-By Victoria Opeyemi
The Senate has confirmed forty-year-old AbdulRasheed Bawa as the substantive Chairman of the Economic and Financial Crimes Commission (EFCC) who took over the reign of leadership from Acting Chairman, Ibrahim Magu who was rejected twice as chairman by the Senate.
Bawa’s open presentation was quite glaring and most have won his way into the heart of the Senators through his eloquence as he was being grilled. The Senate did not have any difficulty to confirm him.
During the meeting with the Senate, Deputy President, Ovie Omo-Agege said: “within a couple of minutes he has been able to showcase himself and I will plead with my colleagues who share in my belief that ordinarily he should take a bow and go.”
Bawa was asked a few questions on the allegation hanging on him concerning sales of seized asset. The anti-money laundering expert denied ever being involved in sales of asset forfeited to the Federal Government when he was the Zonal head of EFCC in Port Harcourt, Rivers State. In his words, “I as Zonal Head of the EFCC never for once sold a single asset in Port Harcourt. I never did.”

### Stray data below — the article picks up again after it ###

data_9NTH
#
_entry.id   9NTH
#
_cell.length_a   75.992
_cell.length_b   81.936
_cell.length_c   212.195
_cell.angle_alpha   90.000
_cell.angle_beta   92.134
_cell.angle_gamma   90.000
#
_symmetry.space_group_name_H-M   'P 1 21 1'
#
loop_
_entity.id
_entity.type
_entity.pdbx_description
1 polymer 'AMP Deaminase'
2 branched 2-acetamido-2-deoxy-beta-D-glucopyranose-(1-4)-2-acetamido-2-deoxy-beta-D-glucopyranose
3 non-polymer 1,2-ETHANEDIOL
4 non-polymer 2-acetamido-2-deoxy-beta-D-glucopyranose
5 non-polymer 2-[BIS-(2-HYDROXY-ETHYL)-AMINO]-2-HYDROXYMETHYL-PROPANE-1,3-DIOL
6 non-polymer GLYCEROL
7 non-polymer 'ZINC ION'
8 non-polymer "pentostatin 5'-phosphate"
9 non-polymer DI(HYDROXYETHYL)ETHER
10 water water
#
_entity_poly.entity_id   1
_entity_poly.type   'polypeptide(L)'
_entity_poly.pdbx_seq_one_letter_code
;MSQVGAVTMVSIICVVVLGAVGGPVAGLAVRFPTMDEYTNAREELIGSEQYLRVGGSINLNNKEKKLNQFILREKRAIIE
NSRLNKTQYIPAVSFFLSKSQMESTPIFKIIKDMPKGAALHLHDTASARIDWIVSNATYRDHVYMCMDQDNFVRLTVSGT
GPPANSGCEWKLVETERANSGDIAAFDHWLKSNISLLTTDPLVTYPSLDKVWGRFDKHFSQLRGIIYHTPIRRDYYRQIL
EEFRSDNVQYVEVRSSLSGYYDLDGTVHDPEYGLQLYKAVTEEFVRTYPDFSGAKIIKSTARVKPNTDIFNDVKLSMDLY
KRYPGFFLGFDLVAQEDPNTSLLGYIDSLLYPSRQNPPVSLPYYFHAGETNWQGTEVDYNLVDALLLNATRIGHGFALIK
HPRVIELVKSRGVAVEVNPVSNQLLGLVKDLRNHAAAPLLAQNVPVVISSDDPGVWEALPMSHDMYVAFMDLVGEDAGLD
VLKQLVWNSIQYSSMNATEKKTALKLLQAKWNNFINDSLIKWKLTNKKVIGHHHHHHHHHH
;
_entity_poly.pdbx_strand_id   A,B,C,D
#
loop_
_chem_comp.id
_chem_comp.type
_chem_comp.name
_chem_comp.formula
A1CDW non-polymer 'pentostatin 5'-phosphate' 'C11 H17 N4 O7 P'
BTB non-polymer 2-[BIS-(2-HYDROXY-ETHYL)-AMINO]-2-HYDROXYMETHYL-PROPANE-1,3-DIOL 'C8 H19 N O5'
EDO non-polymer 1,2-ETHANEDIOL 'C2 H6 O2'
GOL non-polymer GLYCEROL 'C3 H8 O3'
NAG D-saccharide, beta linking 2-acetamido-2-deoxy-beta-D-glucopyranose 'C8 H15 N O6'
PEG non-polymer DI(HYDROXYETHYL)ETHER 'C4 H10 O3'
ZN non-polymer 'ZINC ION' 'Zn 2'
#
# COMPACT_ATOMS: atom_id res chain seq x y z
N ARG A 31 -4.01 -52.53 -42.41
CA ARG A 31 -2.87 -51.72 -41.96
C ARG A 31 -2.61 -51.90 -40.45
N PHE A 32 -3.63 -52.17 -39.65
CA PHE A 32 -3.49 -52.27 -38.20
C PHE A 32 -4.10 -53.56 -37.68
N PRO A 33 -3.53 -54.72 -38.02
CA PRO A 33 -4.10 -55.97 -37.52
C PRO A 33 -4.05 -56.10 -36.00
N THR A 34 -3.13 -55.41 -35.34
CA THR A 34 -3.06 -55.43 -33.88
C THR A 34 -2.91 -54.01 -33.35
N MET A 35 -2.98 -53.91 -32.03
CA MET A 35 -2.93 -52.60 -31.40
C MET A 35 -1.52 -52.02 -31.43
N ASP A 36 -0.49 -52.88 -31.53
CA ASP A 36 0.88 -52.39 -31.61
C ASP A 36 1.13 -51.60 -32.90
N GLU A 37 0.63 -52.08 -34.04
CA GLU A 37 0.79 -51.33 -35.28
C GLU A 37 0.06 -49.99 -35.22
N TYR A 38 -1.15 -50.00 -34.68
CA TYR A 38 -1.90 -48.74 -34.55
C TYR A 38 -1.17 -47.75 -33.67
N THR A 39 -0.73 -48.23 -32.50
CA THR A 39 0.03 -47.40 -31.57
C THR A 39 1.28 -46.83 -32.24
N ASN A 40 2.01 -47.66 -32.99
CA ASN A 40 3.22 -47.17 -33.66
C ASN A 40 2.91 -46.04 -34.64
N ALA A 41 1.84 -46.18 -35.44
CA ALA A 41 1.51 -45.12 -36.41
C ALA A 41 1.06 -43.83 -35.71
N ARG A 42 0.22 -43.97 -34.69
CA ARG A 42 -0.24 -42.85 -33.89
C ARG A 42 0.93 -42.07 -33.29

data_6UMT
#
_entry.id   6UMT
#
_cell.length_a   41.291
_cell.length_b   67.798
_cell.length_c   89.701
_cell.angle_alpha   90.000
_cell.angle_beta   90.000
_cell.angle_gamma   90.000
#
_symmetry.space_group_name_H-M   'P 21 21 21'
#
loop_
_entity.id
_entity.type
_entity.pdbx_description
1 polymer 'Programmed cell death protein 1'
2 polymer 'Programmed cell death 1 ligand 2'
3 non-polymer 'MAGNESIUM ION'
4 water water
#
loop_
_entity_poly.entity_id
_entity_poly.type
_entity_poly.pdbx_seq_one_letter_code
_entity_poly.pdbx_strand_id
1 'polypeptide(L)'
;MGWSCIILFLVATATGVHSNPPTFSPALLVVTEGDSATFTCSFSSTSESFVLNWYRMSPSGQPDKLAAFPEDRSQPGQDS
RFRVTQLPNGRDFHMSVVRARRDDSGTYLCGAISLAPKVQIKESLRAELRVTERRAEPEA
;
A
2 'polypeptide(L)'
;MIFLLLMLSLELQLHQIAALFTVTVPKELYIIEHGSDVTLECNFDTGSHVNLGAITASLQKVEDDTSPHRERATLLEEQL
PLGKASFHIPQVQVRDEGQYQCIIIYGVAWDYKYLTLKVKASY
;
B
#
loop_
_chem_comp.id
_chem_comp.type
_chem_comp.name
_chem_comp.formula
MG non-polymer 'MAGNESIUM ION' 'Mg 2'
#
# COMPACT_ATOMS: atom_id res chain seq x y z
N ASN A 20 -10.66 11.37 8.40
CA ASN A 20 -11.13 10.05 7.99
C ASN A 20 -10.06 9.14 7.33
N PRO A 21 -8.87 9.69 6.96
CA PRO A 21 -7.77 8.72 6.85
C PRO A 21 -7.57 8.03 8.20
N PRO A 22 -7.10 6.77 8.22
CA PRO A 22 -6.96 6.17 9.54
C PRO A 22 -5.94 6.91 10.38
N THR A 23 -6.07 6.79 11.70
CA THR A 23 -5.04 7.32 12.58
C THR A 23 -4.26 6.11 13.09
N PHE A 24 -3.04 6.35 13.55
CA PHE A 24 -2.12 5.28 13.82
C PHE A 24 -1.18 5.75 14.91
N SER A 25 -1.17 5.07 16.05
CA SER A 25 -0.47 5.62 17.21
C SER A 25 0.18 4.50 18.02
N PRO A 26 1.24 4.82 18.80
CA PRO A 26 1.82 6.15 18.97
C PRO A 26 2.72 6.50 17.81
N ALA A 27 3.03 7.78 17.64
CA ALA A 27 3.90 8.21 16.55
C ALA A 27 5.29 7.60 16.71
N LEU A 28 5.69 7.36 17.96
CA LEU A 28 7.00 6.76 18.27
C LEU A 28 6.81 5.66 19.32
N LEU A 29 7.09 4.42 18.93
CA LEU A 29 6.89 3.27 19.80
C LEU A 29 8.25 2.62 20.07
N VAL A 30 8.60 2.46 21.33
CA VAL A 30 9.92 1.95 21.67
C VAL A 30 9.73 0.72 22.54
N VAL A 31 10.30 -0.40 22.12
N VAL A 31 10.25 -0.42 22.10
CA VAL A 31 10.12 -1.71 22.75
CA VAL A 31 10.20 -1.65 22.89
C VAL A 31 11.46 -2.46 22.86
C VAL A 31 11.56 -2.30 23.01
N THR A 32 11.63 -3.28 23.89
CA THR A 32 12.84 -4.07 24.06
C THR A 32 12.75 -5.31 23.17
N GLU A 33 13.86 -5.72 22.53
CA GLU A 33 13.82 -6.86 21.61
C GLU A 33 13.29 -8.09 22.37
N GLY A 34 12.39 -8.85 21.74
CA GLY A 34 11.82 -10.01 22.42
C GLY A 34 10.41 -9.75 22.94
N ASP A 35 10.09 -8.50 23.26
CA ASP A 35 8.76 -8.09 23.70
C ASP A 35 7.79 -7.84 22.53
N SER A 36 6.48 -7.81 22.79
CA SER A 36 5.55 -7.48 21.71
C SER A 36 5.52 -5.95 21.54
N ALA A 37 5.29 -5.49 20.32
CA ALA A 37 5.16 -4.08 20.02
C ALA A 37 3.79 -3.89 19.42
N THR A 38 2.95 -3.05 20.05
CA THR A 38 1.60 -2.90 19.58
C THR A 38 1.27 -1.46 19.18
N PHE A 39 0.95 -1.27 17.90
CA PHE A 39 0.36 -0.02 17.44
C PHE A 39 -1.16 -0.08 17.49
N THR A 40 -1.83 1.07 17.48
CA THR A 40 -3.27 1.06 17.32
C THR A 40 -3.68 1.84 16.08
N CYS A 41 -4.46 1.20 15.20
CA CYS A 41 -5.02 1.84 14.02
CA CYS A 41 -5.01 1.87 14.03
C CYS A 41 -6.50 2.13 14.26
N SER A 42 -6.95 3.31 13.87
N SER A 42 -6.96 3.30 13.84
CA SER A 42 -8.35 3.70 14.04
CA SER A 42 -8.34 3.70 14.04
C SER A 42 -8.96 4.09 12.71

On allegation that he was not qualified for the job, the FBI trained detective said he is eminently qualified citing relevant sections of the EFCC Act to back up his claim.
Bawa vowed to fight corruption and corrupt people only within the limits of the law. “We are looking forward for an EFCC whereby as Executive Chairman, if I give an instruction to a junior officer, he will look at my face and say sir, I have understood your instruction but I won’t be able to do it because of certain rules and regulations governing the EFCC, he added.”
Speaking at the confirmation, Senate President Ahmed Lawan exclaimed, “will the Senate approves the nomination of AbdulRasheed Bawa as the Chairman of Economic and Financial Crimes Commission, those in favour say I and those against say Nay and the I’s have it.” The gavel was hit on the table thereby confirming Bawa as substantive chairman of the anti-graft agency.
However, lawmakers advice Bawa to avoid the pitfalls of his predecessors who is believed to be a political tool against perceived opposition an allegation that the Federal Government and Magu denied.
Transparency International recent rating showed that Nigeria is still a corrupt country despite the anti-graft agency war. The coming of Bawa is expected to keep the agency back on track in order to ensure that its main objective is achieved.